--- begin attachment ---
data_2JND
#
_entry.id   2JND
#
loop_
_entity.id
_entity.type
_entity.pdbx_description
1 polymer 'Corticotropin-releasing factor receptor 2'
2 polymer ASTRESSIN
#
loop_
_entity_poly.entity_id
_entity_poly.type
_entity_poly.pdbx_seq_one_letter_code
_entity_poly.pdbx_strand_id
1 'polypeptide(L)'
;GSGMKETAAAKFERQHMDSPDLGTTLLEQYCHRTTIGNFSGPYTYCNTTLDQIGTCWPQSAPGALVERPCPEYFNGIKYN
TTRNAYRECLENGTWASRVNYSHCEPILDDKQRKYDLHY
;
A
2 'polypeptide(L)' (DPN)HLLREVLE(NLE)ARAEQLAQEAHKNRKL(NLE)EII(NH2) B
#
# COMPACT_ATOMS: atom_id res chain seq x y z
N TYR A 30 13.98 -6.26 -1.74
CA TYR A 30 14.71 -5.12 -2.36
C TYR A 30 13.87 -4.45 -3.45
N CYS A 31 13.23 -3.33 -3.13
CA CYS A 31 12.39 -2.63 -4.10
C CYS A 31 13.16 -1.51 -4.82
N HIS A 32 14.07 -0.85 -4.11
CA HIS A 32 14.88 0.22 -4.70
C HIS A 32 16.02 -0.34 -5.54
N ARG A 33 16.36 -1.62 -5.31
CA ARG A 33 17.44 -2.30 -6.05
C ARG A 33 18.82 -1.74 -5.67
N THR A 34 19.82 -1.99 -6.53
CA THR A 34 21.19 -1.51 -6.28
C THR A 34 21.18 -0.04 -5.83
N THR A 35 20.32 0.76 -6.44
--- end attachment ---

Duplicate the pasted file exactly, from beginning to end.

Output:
data_2JND
#
_entry.id   2JND
#
loop_
_entity.id
_entity.type
_entity.pdbx_description
1 polymer 'Corticotropin-releasing factor receptor 2'
2 polymer ASTRESSIN
#
loop_
_entity_poly.entity_id
_entity_poly.type
_entity_poly.pdbx_seq_one_letter_code
_entity_poly.pdbx_strand_id
1 'polypeptide(L)'
;GSGMKETAAAKFERQHMDSPDLGTTLLEQYCHRTTIGNFSGPYTYCNTTLDQIGTCWPQSAPGALVERPCPEYFNGIKYN
TTRNAYRECLENGTWASRVNYSHCEPILDDKQRKYDLHY
;
A
2 'polypeptide(L)' (DPN)HLLREVLE(NLE)ARAEQLAQEAHKNRKL(NLE)EII(NH2) B
#
# COMPACT_ATOMS: atom_id res chain seq x y z
N TYR A 30 13.98 -6.26 -1.74
CA TYR A 30 14.71 -5.12 -2.36
C TYR A 30 13.87 -4.45 -3.45
N CYS A 31 13.23 -3.33 -3.13
CA CYS A 31 12.39 -2.63 -4.10
C CYS A 31 13.16 -1.51 -4.82
N HIS A 32 14.07 -0.85 -4.11
CA HIS A 32 14.88 0.22 -4.70
C HIS A 32 16.02 -0.34 -5.54
N ARG A 33 16.36 -1.62 -5.31
CA ARG A 33 17.44 -2.30 -6.05
C ARG A 33 18.82 -1.74 -5.67
N THR A 34 19.82 -1.99 -6.53
CA THR A 34 21.19 -1.51 -6.28
C THR A 34 21.18 -0.04 -5.83
N THR A 35 20.32 0.76 -6.44